It would be ideal if everyone read this before booking a course. Remember you only learn to dive once and the cheapest is definitely not always the best …..
1. How much is the course and what do the costs cover?
When I speak to prospective students, this is almost always the first question asked. It can be quite confusing as many schools charge on a different basis. Some schools charge a very low price for a course but then charge for lots of “extras” – even if the extra is not optional. For example some make a separate charge for air fills – yes really!
It is important that you know exactly what the costs are before you sign up. Items that are often not included are: pool entrance fees, lake entrance fees, cost of manual or the “crewpack” – bundle of learning materials (also check what is in this as there may be extras here), kit hire, and the charge for processing your qualification with PADI.
Talking of qualification, you do need to be certain which qualification and course you are actually doing. Yes I know that sounds a bit obvious but be very careful here. There are three basic courses available:
- PADI Scuba Diver
- Open Water Referral
- Open Water
I’ll post a follow-up blog that explains what each of these courses contains, but for now it is important if you’re thinking of booking a course that you are comparing “like with like”.
2. What equipment is needed/provided
Don’t assume the school will provide everything and make sure there are no hidden costs. For example it is not uncommon for a school to provide everything required for the pool dives but before completing the lake dives you need to buy your own boots and fins. This is actually quite sensible really since the boots are made of neoprene it can be quite a sanitary issue when several people use the same boot. Secondly if you want to learn to dive it is always best to have basic equipment such as a mask so that you know it fits and that the mask won’t leak.
3. How many other students will be in the pool or lake with me.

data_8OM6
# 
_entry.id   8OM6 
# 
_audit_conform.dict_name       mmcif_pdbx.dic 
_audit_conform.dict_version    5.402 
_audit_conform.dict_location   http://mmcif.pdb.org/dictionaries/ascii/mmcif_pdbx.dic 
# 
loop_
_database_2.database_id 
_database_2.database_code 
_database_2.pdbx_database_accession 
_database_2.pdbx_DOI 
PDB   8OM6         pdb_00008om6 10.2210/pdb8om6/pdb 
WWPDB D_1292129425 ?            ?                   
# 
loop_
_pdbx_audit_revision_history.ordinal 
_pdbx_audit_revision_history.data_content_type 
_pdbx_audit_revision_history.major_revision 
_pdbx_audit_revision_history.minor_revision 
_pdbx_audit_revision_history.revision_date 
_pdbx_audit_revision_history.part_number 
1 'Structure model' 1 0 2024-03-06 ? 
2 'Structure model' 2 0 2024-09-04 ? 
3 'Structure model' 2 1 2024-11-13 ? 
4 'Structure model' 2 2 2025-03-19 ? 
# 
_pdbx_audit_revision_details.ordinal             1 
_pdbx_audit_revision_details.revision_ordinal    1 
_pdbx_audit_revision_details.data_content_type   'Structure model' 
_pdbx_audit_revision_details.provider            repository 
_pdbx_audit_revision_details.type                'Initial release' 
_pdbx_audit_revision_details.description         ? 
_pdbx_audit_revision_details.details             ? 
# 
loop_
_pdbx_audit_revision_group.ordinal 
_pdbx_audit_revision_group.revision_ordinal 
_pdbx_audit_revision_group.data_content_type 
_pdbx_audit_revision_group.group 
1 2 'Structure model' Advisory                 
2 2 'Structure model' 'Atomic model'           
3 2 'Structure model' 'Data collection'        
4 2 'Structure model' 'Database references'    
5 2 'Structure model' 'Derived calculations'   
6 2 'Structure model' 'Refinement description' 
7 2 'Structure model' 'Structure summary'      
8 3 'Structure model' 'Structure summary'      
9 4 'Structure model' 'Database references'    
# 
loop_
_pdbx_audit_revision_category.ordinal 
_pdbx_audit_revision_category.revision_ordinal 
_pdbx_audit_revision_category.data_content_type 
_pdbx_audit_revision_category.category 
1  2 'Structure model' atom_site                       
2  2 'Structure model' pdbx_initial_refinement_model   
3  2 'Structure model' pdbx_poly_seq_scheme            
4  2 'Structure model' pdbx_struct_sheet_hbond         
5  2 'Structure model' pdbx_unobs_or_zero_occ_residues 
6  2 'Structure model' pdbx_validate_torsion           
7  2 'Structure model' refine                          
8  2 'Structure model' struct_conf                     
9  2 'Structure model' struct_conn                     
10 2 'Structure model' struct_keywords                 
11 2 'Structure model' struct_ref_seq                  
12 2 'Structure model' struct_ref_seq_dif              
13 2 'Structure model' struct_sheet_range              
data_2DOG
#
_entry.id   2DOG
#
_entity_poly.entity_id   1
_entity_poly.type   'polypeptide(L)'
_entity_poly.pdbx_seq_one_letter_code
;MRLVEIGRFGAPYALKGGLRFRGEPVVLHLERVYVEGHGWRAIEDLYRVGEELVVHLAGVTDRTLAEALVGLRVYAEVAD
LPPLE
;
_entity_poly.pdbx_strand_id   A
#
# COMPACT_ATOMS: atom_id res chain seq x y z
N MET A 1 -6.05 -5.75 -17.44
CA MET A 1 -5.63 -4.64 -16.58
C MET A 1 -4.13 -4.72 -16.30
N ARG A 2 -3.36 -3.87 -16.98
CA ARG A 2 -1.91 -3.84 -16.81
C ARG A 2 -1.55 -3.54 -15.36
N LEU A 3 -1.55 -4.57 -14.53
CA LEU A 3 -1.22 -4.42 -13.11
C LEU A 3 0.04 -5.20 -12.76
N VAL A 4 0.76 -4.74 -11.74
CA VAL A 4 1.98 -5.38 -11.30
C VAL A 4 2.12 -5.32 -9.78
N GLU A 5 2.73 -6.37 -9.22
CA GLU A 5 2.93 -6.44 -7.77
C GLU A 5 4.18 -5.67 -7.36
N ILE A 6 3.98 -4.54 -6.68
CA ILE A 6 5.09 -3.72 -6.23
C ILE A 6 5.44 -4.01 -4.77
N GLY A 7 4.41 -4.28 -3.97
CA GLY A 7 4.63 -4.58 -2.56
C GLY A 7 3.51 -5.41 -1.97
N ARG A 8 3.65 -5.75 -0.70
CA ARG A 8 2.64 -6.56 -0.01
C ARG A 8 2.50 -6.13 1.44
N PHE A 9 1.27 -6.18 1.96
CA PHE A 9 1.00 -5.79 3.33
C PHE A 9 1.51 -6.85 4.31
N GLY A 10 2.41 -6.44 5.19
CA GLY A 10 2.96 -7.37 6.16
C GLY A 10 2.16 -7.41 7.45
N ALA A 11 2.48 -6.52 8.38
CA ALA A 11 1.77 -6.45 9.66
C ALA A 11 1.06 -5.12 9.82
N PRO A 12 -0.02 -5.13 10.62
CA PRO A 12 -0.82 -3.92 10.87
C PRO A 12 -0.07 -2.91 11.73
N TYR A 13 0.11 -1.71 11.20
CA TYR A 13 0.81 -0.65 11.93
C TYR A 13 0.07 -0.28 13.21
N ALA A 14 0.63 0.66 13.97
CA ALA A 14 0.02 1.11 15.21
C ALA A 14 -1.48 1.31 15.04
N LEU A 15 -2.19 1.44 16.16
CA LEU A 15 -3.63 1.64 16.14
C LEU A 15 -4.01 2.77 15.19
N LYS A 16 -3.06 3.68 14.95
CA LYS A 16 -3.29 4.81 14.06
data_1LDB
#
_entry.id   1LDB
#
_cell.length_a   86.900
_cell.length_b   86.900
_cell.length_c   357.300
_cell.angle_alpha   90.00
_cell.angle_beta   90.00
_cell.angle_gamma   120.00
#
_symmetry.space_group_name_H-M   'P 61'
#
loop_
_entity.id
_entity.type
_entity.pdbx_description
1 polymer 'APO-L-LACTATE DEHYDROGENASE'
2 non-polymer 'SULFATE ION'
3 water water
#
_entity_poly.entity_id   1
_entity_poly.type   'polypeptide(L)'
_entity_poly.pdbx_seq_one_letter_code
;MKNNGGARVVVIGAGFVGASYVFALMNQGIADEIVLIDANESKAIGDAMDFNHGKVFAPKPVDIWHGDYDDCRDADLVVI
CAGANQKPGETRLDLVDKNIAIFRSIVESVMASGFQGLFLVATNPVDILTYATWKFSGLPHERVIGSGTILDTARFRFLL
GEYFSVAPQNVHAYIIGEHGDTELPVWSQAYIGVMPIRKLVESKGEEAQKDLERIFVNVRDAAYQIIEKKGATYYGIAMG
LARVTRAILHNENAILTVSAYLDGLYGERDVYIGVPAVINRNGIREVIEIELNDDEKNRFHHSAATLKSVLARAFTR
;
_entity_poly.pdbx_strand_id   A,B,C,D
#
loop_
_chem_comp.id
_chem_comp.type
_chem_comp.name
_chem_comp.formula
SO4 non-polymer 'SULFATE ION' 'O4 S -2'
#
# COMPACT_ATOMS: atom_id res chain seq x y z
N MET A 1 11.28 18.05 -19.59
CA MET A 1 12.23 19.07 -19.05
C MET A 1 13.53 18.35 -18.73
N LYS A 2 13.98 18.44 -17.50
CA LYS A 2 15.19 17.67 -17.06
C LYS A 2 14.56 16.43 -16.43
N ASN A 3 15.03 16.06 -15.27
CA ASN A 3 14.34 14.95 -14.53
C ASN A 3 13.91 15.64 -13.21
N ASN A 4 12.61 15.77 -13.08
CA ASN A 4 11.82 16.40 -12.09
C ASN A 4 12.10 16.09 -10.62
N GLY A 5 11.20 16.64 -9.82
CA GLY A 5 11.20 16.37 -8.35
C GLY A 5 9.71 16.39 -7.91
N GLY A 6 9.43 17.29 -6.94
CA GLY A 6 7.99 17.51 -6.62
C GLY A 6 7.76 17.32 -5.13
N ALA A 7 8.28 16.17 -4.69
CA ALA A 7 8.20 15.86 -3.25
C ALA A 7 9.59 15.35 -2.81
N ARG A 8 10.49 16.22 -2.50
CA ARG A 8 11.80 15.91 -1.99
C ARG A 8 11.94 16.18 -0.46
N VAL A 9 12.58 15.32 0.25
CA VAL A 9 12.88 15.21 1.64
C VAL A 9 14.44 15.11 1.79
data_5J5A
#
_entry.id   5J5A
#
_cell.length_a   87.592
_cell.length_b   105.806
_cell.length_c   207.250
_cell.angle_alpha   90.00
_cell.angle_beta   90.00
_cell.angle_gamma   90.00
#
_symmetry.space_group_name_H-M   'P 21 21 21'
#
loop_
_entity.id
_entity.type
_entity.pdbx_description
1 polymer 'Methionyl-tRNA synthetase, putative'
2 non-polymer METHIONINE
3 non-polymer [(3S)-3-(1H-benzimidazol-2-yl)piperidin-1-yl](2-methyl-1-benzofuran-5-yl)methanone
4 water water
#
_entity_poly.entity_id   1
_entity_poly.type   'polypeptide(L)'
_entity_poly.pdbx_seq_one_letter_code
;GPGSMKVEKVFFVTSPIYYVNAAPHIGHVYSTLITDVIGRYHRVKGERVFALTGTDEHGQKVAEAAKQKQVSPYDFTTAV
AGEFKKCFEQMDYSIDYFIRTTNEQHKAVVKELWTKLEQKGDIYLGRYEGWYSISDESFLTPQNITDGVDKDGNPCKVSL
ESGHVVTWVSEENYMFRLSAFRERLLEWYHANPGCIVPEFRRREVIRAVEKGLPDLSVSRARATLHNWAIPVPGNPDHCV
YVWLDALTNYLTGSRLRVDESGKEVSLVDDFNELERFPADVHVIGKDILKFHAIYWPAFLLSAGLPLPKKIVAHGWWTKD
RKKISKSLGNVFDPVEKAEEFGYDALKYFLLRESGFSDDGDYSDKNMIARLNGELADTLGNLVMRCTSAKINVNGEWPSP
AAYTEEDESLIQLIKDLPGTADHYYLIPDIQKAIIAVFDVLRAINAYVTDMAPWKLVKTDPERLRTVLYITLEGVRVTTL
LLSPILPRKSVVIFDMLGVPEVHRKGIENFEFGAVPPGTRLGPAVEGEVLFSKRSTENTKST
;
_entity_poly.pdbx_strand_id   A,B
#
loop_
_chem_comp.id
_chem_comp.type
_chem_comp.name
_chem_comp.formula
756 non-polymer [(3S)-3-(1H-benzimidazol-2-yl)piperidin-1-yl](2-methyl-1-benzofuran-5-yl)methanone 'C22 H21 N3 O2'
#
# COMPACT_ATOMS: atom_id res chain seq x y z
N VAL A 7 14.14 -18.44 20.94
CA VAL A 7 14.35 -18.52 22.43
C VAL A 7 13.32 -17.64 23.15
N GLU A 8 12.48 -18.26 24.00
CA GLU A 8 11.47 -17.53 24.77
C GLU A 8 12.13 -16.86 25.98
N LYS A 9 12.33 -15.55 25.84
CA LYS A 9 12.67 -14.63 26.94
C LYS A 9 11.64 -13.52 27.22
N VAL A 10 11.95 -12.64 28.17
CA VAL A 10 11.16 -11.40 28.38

Class size is a very important criterion when assessing a dive school. However it should not be taken in isolation as you also need to know how many staff will be in the pool as well. It is also helpful to know the pool size as a small pool will quickly fill up with students and staff.
An instructor is allowed to take up to 8 students without the need for any additional staff. In a pool this can work OK but it will mean large periods of time kneeling down on the bottom with nothing to do whilst you wait for another student to practise and demonstrate to the instructor. This can be very frustrating and boring. In itself it is not an issue as long as there is adequate time to allow each student to perform and practise a skill. In addition when it is time to go for a swim it is very difficult for one instructor to look after 8 people with different problems.
4. Is the pool used only by the school or is it also open to the public at the same time?
Many schools use council run pools which are usually very good with a shallow and deeper end. However schools often only rent one or two lanes which makes it very difficult for a group of students to swim around practising the all important skill of buoyancy and hovering.
5. How big is the pool?
This is important as each student needs a surprising amount of room to swim and turn around underwater. Small pools are OK when just kneeling on the bottom practising simple skills but that doesn’t make good divers. Good divers need to move around and be able to control themselves in the water. Ideally a class of 4/5 students with two members of staff (with no other courses in the pool ) would need a minimum of 15m by 10m. With two classes the pool should be at least 25m by 15m. The bigger the better.
6. What will be the staff to student ratio?
Once again this should be considered with the other points I’ve already mentioned. Ideally there should be one instructor per group of 4/5 with one or more Divemasters to assist. (Divemasters are effectively assistants to Instructors). Remember the rules allow them to have more students – in fact with two assistants an instructor is allowed a group of up to 16 people in the pool.
7. How long will it take?
This is important as it will allow you to plan your time but also it is a measure of how much instructional time you will get while learning to dive.
8. Once I have qualified what else can I do? Is there a dive club?
Assuming you learn in the UK you need to find out what is available after you qualify. Many people come into the dive centre and want to learn to dive so that they can dive on holiday, with no intentions of ever diving in the UK – and that is fine. However once qualified some people change their mind and want to do some UK diving. It is worth finding out what is on offer before you register with a school. Even If you don’t do any UK diving after you qualify it is still a great idea to have access to a dive club so you can do a bit more practice over the winter months.
9. Do the school offer other courses?
Most schools run several courses, but be aware that some schools only offer a few advanced dives or specialties and even then they are only scheduled when they have enough students.
10. So what should I pick?
That’s got to be up to you, but many people stay with the same school throughout their diving education so it’s important that you’re informed about the options that are available to you. I hope that this post has helped you to know what to look out for when you’re booking your first course.